Parents' fact file
Facts that might get your kids to think about their drinking
It’s no good just telling teenagers that drinking too much is bad for them, you think you’re untouchable as a youth – Wait for that familiar rolling of eyes, and ‘Well you drink Mum, don’t you?’. Or if you don’t drink, it’s that ‘Well, what would you understand about it?’.
What’s more effective is to focus on what could happen to them now, if things get out of hand and to give them the tools to get out of a tricky situation so that they know what to do if things go wrong.
FACT 1 – You’re the tops
According to the 2016 GfK Roper Youth Report, 71% of children aged 13 to 17 say that their parents are the number one influence on whether they drink alcohol. A survey by the YMCA though found that parents were important influencers, but that they weren’t seen by most teenagers as good role models and didn’t set ground rules that they stuck to. Only 21% said that their parents or other adults they knew were good role models. Although 55% of young people say that their school provides clear rules and boundaries, and their behaviour is monitored in the community by neighbours and others, barely a quarter (27%) say they have to abide by clear rules and consequences in their family, or that their parents keep track of where they are.
Know where they are and who they’re with
Research clearly shows that if parental monitoring is in place – that is knowing where your kids are and who they’re with – teenagers are much less likely to begin to use drugs or alcohol at an early age.
FACT 2 – Most teenagers DON’T regularly go out and get drunk, or drink heavily
The first thing to remember is that in spite of the headlines out there condemning ‘booze Britain’ and ‘ladettes’, most teenagers do not go out to get drunk; in fact, the majority of school-going children across Europe, including the UK, have never had a whole drink!
The number of teenagers experimenting with alcohol is falling in the UK. In England, the percentage of 11-15 year-olds who have ever consumed a whole alcoholic drink has decreased, from 61% in 2001 to 44% in 2018. Regular underage drinking (at least weekly) has also declined from 20% of 11-15 year-olds in 2001 to 6% in 2018 – so 94% don’t drink regularly and, of those who drink, 79% consume below 15 units per week. In Scotland in 2015, only 28% of 13 year-olds reported ever having an alcoholic drink; for 15 year-olds the figure was 66%.
Binge drinking (more than 8 units for men and 6 units for women per occasion) also fell from 29% among 16-24 year-olds in 2006 to 17% in 2017. This means that a big majority of young adults (83%) go out to enjoy themselves and socialise, not to get drunk.
FACT 3 – ‘The Tipping Point’
Less than 1% of 11 year-olds will be drinking alcohol weekly, but our study of over 4,400 Year 8 pupils in 30 schools across England in 2011/13 found that age 13 was the tipping point with 42% having had whole drink by age 13, although overwhelmingly in a supervised environment. 24% of 15 year-olds in England will have drunk alcohol in the last week and 44% of all 15 year-olds will have experienced being drunk. (For Scotland, the figures are 17% and 68% respectively). This is why it is so important that you talk about drinking, its effects and risks in a balanced way before the age of 13 and regularly from then on and carefully monitor their social lives.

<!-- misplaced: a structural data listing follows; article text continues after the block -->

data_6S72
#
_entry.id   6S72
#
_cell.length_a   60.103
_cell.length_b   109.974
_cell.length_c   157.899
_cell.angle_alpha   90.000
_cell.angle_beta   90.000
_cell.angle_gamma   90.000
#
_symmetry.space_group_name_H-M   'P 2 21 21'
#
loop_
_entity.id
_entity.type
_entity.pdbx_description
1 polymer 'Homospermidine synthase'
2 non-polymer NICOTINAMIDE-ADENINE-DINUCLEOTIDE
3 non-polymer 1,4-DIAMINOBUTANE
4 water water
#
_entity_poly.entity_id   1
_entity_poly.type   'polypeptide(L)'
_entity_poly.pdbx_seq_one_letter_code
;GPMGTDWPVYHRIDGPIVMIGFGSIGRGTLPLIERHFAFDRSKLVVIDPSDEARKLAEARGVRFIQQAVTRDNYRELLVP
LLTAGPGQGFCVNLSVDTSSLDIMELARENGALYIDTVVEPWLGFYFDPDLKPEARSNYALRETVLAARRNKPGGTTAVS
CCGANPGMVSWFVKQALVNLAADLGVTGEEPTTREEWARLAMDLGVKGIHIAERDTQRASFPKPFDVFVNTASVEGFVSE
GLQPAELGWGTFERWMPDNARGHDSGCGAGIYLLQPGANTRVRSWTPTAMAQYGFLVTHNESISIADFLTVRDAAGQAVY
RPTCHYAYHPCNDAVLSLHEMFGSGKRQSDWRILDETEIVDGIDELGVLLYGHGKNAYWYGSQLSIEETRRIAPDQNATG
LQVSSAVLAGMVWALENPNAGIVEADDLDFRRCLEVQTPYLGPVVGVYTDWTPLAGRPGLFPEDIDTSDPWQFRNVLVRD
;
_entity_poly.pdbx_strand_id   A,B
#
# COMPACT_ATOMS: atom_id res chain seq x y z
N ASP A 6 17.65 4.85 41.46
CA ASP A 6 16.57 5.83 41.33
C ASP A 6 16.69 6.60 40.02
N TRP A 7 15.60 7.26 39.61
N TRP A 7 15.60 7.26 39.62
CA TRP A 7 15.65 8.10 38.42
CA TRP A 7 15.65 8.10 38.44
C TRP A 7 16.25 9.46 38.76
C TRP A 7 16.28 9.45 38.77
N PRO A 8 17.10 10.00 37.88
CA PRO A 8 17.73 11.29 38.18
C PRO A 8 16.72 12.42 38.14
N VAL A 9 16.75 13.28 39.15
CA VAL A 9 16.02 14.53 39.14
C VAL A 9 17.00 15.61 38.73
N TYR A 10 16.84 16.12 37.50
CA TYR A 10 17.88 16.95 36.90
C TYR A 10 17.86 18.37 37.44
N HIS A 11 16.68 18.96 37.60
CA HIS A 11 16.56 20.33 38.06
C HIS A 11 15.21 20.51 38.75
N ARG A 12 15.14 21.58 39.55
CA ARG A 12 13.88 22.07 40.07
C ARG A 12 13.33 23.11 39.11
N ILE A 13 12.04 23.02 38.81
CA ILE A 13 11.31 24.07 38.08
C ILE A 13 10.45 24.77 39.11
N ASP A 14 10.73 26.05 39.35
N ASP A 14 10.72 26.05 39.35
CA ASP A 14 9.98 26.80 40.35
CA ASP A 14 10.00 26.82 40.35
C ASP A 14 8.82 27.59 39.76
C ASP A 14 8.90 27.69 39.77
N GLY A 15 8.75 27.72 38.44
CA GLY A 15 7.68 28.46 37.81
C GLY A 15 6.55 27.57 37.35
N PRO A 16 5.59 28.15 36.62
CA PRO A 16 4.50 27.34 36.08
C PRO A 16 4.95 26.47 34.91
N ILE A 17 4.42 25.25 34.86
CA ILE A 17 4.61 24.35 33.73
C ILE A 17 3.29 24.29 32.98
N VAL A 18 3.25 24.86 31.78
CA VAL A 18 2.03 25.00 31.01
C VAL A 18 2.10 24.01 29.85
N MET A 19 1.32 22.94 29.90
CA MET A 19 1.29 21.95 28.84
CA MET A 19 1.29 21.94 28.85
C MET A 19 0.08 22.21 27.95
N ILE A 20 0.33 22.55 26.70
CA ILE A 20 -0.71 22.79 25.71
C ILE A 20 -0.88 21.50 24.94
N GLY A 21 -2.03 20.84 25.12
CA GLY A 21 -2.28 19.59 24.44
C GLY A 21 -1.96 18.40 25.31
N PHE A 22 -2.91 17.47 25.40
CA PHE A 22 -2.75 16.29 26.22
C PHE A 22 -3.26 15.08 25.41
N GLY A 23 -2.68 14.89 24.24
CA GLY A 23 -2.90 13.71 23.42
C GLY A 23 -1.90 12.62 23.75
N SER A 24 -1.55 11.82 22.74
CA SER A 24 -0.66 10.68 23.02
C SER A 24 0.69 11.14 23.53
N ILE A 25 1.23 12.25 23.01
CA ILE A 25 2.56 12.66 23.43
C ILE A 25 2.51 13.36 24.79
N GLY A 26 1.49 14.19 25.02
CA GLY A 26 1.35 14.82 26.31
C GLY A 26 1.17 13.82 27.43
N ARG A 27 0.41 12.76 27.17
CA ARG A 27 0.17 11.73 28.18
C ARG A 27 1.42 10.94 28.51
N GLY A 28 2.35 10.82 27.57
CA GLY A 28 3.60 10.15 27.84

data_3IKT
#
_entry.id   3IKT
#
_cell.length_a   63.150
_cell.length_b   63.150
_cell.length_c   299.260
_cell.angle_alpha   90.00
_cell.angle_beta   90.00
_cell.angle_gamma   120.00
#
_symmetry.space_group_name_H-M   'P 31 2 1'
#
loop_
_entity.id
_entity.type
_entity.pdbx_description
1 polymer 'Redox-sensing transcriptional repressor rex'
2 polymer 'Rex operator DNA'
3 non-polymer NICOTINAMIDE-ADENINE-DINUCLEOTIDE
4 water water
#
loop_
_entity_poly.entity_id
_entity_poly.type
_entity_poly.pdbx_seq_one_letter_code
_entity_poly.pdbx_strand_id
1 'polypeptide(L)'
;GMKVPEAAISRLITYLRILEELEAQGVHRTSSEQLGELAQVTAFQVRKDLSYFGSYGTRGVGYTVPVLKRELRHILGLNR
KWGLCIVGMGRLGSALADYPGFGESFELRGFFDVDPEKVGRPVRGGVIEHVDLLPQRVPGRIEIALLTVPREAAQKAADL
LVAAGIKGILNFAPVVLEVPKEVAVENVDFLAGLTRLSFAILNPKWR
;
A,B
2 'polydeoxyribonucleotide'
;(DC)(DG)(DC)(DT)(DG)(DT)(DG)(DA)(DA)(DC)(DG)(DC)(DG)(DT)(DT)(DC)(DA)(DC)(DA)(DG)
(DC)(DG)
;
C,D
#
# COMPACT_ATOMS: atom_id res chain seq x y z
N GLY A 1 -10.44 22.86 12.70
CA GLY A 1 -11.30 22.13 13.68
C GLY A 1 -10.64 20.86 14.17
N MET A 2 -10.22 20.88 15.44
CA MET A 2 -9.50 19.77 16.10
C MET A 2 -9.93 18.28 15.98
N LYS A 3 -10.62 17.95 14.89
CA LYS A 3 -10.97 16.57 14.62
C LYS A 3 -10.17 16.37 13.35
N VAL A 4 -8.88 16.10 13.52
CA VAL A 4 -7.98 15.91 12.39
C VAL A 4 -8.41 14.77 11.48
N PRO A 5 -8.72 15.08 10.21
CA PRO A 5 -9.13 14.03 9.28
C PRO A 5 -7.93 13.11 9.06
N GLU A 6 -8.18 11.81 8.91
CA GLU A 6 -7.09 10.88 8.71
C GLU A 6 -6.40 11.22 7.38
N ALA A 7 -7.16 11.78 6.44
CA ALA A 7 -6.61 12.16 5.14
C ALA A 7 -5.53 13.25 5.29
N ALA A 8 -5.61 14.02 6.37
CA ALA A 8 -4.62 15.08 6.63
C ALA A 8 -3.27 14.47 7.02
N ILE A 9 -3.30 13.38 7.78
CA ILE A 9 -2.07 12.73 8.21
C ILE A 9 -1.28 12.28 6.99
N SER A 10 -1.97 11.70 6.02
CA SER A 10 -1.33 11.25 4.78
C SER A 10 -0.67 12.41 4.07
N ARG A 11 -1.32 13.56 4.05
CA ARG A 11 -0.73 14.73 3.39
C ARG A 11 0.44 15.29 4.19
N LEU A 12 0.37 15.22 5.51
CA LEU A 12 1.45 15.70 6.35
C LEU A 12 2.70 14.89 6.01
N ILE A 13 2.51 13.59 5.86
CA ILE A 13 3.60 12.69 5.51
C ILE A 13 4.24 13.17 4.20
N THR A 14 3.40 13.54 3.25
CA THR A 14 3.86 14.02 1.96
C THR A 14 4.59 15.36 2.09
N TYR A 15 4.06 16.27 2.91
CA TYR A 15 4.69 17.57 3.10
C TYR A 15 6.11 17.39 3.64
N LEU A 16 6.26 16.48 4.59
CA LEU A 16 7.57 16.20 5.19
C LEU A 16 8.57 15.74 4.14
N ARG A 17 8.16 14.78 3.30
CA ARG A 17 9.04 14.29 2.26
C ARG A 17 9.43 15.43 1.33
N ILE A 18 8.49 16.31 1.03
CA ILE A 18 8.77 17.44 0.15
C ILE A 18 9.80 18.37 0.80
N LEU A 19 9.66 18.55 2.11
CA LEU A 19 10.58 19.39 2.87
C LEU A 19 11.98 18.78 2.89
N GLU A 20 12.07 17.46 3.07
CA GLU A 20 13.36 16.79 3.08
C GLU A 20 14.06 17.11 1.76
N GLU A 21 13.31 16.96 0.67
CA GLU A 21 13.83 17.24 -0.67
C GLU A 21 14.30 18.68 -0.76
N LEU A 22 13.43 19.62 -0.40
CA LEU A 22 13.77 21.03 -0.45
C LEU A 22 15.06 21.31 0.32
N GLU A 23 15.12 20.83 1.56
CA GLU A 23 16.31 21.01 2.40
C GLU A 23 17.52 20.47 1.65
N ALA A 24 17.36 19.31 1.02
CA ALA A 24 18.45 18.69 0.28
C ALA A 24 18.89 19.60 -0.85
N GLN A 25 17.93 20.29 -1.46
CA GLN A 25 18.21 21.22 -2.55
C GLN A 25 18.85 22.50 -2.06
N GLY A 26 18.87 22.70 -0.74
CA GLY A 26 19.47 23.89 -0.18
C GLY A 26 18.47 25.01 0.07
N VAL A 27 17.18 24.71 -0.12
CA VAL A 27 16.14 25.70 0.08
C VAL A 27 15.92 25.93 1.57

FACT 4 – Don’t send them underground
Talking openly with your kids is hugely important. Secret drinking with friends away from home does happen. Streets and local parks were the most usual drinking place for 32% of 10-19 year-olds (Talbot and Crabbe) and at parties, so it’s important to know where your kids are, who they’re with and what time you expect them home. If you discover that they have been drinking, don’t fly off the handle. Sit down calmly and let them tell you what happened, then explain the dangers that they face.
FACT 5 – What happens to teenagers who get drunk
As teenagers lose their inhibitions when they are drunk, they are far more likely to be involved in an accident, a violent incident and to engage in other risky behaviours such as smoking, drugs and unprotected sex.
If a teenager drinks regularly before they are 15 they are:
– 7 times more likely to be in a car crash because of drinking, and
– 11 times more likely to suffer unintentional injuries after drinking
– GCSE predictions fall by 20 points – that’s the difference between a 9 and a 5.
Even drinking to get drunk occasionally can have serious consequences as it increases risky behaviour. Teenagers who get drunk are far more likely to:
– injure themselves or someone else – even accidentally
– engage in unsafe sex, which could result in sexually transmitted infections and unplanned pregnancies
– be robbed – especially of cash and mobile devices
– end up going home with a stranger on their own
– get in a fight, an argument or relationship problems
– get into trouble with the police and end up with a criminal record.
Always encourage your kids to look out for each other, plan how they are going to get home before going out, to keep their mobiles fully charged and switched on and to keep enough money aside in case of emergencies.
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